Canada’s financial intelligence agency aims to increase its use of artificial intelligence (AI) technology to improve its capabilities to analyze data and detect suspicious activity, according to an agency official.

Donna Achimov, deputy director of supervision at the Financial Transactions and Reports Analysis Centre of Canada (FINTRAC), told Reuters in a report published Monday of the agency’s plans to leverage AI. Opportunity areas, she said, include scanning for suspicious transactions or improving paths to collaboration with financial institutions.

Achimov also serves as chief compliance officer at FINTRAC, according to her LinkedIn profile.

Government agencies across the globe have signaled their increasing use of new technologies like AI to stamp out misconduct. In the United States, the Securities and Exchange Commission has used data analytics to bring cases regarding improper accounting and insider trading, while the Department of Justice has made clear its intentions to lean into data as part of its prosecution efforts.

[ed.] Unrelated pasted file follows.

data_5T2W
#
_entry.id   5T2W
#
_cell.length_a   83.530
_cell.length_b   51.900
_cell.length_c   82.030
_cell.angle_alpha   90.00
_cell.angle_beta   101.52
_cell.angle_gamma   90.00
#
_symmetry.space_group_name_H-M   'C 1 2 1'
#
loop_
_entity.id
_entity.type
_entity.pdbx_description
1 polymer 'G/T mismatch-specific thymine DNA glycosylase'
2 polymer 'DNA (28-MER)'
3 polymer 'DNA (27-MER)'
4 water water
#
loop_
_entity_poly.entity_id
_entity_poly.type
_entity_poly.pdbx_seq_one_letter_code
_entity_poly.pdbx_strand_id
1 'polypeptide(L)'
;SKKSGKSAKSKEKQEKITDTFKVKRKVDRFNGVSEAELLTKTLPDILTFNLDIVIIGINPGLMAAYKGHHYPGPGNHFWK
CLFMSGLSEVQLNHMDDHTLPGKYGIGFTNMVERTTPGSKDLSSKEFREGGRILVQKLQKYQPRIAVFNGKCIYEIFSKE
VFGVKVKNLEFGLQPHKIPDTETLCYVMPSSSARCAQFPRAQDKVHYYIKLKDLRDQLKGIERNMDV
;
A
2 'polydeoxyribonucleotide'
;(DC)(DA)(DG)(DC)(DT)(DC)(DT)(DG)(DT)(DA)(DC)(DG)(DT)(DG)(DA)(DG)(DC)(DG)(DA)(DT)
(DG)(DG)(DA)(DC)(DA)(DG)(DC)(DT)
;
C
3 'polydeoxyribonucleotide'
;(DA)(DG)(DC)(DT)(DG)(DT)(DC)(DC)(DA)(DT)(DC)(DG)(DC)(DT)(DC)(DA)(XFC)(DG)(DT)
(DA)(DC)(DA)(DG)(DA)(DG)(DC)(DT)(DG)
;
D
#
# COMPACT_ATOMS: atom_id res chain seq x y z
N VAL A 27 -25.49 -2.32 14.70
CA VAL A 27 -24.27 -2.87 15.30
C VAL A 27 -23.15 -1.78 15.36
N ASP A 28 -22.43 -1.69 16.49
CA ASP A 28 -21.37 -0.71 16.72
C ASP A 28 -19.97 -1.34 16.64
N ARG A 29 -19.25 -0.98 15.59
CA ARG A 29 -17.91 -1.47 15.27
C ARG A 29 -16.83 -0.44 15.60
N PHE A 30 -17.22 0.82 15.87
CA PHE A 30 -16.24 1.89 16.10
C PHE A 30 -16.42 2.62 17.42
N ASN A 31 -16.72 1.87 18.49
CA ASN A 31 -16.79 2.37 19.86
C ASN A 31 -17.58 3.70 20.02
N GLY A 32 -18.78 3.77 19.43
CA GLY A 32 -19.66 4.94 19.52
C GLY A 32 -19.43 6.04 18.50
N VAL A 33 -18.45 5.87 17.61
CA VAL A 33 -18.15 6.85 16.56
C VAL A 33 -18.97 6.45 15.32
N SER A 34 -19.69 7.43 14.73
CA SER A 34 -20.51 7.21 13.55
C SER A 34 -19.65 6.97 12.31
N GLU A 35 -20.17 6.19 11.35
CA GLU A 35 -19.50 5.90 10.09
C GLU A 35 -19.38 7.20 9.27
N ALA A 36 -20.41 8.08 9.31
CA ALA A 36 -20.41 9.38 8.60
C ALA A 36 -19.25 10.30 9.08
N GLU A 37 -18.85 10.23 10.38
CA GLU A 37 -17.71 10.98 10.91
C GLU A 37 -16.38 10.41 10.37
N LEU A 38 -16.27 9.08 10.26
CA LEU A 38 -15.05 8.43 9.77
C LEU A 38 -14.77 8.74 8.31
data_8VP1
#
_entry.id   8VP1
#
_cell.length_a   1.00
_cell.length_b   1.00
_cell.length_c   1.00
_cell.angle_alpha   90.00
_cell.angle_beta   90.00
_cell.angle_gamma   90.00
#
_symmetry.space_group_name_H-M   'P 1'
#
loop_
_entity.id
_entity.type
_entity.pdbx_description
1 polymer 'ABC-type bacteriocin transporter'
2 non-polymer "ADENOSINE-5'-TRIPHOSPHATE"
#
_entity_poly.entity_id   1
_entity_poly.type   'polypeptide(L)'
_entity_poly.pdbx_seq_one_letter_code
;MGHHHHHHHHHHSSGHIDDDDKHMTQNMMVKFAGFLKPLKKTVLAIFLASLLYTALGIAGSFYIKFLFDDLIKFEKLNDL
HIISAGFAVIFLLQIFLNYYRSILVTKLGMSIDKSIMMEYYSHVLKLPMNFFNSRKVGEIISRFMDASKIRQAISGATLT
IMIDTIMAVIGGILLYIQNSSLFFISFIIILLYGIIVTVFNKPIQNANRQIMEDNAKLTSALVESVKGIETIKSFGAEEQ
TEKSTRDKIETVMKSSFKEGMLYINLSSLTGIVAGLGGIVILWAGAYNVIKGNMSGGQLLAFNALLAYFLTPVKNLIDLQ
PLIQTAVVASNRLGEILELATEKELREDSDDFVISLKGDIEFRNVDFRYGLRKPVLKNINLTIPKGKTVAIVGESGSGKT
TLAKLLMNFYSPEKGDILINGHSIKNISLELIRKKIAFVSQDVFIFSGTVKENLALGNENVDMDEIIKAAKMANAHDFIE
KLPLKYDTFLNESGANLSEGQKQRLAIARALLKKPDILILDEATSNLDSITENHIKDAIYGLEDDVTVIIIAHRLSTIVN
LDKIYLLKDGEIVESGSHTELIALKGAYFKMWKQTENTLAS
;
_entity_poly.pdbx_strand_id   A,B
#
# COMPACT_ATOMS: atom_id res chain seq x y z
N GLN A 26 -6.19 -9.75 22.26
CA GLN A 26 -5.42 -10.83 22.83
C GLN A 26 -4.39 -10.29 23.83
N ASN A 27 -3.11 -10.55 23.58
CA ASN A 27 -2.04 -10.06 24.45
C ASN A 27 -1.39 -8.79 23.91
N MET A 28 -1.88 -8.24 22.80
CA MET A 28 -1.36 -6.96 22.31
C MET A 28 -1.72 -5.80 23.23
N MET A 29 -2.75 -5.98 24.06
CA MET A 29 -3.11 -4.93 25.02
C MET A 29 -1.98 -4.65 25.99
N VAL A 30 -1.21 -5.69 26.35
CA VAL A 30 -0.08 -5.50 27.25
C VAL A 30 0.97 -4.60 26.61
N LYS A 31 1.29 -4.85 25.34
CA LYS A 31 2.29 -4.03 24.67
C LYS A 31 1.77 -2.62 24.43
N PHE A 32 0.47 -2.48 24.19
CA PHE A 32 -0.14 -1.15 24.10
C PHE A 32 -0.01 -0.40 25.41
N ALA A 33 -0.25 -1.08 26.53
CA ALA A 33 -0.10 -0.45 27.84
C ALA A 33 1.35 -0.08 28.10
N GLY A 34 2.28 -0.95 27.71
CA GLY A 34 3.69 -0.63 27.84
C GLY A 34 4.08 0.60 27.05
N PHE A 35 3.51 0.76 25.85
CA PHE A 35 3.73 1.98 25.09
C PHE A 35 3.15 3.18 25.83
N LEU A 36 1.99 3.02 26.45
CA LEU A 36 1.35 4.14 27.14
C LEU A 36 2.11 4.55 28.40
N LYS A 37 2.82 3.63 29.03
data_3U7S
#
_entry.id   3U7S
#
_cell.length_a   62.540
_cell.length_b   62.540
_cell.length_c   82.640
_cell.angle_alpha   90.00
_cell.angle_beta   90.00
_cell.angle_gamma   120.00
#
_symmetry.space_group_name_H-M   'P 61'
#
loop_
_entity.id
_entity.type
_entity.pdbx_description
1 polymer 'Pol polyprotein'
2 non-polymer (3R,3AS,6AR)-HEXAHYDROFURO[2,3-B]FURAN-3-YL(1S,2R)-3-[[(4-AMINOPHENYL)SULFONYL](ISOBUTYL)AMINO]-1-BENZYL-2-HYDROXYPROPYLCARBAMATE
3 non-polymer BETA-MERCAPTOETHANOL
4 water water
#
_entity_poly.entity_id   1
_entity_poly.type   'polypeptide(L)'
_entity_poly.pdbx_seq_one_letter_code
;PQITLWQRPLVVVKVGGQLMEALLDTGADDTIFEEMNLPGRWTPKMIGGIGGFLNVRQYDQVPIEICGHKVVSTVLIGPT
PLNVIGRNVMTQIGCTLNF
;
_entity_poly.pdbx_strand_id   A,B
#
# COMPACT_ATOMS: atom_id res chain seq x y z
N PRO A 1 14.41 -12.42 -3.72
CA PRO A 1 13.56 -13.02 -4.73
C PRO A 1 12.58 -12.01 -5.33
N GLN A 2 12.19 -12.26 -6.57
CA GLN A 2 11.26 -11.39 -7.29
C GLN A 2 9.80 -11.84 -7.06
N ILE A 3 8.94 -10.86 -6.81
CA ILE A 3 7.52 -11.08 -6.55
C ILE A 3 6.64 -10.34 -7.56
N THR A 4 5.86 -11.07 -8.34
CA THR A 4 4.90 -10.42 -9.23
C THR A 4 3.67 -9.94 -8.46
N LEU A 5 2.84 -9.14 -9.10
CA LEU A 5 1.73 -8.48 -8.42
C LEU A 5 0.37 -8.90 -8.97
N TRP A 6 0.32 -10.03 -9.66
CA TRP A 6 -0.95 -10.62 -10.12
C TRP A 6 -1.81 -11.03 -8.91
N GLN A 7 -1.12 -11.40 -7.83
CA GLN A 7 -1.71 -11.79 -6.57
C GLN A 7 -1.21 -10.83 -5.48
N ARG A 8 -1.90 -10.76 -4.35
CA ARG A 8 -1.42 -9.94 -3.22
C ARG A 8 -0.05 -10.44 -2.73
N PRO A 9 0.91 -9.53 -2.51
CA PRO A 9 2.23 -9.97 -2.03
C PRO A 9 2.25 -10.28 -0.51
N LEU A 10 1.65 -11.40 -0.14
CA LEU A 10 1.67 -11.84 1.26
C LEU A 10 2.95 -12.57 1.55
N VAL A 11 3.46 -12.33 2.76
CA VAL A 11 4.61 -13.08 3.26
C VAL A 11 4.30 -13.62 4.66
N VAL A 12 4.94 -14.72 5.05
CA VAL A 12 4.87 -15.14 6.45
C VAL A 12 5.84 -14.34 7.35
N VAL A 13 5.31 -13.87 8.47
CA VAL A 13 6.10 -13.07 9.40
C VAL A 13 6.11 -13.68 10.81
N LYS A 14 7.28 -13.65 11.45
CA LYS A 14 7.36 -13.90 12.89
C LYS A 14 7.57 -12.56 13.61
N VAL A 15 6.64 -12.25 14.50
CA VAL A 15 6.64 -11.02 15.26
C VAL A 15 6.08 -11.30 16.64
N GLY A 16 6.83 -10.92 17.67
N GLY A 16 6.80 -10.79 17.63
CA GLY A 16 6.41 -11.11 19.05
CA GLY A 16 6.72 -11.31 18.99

The expectation among these agencies is that companies are also utilizing data analytics to monitor for wrongdoing—and ensuring their compliance teams have access and visibility into that data.

In December, FINTRAC announced penalties of approximately 7.5 million Canadian dollars (then-U.S. $5.5 million) and CAD$1.3 million (then-U.S. $950,000) against Royal Bank of Canada and the Canadian Imperial Bank of Commerce, respectively. Both financial institutions were cited for alleged deficiencies in their suspicious transaction reporting mechanisms.